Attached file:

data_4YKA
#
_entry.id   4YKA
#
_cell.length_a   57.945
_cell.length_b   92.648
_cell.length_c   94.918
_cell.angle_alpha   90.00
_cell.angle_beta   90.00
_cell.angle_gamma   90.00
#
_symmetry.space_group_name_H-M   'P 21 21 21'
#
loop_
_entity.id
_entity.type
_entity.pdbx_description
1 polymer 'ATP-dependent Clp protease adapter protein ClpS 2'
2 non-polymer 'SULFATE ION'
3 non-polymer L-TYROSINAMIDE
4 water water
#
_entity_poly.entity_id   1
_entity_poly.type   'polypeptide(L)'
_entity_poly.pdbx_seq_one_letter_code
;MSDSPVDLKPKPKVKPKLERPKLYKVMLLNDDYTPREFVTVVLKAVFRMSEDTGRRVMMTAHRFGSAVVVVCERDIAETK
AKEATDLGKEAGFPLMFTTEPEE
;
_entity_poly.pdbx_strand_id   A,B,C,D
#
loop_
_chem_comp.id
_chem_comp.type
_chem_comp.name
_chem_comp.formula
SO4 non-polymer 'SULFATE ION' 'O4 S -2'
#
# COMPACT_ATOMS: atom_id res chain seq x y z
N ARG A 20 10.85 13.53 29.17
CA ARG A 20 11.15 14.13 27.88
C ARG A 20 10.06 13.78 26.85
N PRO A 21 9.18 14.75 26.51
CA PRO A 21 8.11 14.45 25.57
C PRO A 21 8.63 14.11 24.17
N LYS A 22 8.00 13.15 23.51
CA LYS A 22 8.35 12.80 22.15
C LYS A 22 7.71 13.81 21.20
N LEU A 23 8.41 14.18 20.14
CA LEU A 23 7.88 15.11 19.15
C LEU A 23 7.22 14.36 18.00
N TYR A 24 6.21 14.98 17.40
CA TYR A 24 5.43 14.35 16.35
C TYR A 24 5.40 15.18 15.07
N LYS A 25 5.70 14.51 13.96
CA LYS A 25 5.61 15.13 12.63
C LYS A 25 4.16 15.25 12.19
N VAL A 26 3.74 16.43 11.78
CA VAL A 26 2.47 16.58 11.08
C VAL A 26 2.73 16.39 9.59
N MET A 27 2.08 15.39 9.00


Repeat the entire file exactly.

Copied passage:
data_4YKA
#
_entry.id   4YKA
#
_cell.length_a   57.945
_cell.length_b   92.648
_cell.length_c   94.918
_cell.angle_alpha   90.00
_cell.angle_beta   90.00
_cell.angle_gamma   90.00
#
_symmetry.space_group_name_H-M   'P 21 21 21'
#
loop_
_entity.id
_entity.type
_entity.pdbx_description
1 polymer 'ATP-dependent Clp protease adapter protein ClpS 2'
2 non-polymer 'SULFATE ION'
3 non-polymer L-TYROSINAMIDE
4 water water
#
_entity_poly.entity_id   1
_entity_poly.type   'polypeptide(L)'
_entity_poly.pdbx_seq_one_letter_code
;MSDSPVDLKPKPKVKPKLERPKLYKVMLLNDDYTPREFVTVVLKAVFRMSEDTGRRVMMTAHRFGSAVVVVCERDIAETK
AKEATDLGKEAGFPLMFTTEPEE
;
_entity_poly.pdbx_strand_id   A,B,C,D
#
loop_
_chem_comp.id
_chem_comp.type
_chem_comp.name
_chem_comp.formula
SO4 non-polymer 'SULFATE ION' 'O4 S -2'
#
# COMPACT_ATOMS: atom_id res chain seq x y z
N ARG A 20 10.85 13.53 29.17
CA ARG A 20 11.15 14.13 27.88
C ARG A 20 10.06 13.78 26.85
N PRO A 21 9.18 14.75 26.51
CA PRO A 21 8.11 14.45 25.57
C PRO A 21 8.63 14.11 24.17
N LYS A 22 8.00 13.15 23.51
CA LYS A 22 8.35 12.80 22.15
C LYS A 22 7.71 13.81 21.20
N LEU A 23 8.41 14.18 20.14
CA LEU A 23 7.88 15.11 19.15
C LEU A 23 7.22 14.36 18.00
N TYR A 24 6.21 14.98 17.40
CA TYR A 24 5.43 14.35 16.35
C TYR A 24 5.40 15.18 15.07
N LYS A 25 5.70 14.51 13.96
CA LYS A 25 5.61 15.13 12.63
C LYS A 25 4.16 15.25 12.19
N VAL A 26 3.74 16.43 11.78
CA VAL A 26 2.47 16.58 11.08
C VAL A 26 2.73 16.39 9.59
N MET A 27 2.08 15.39 9.00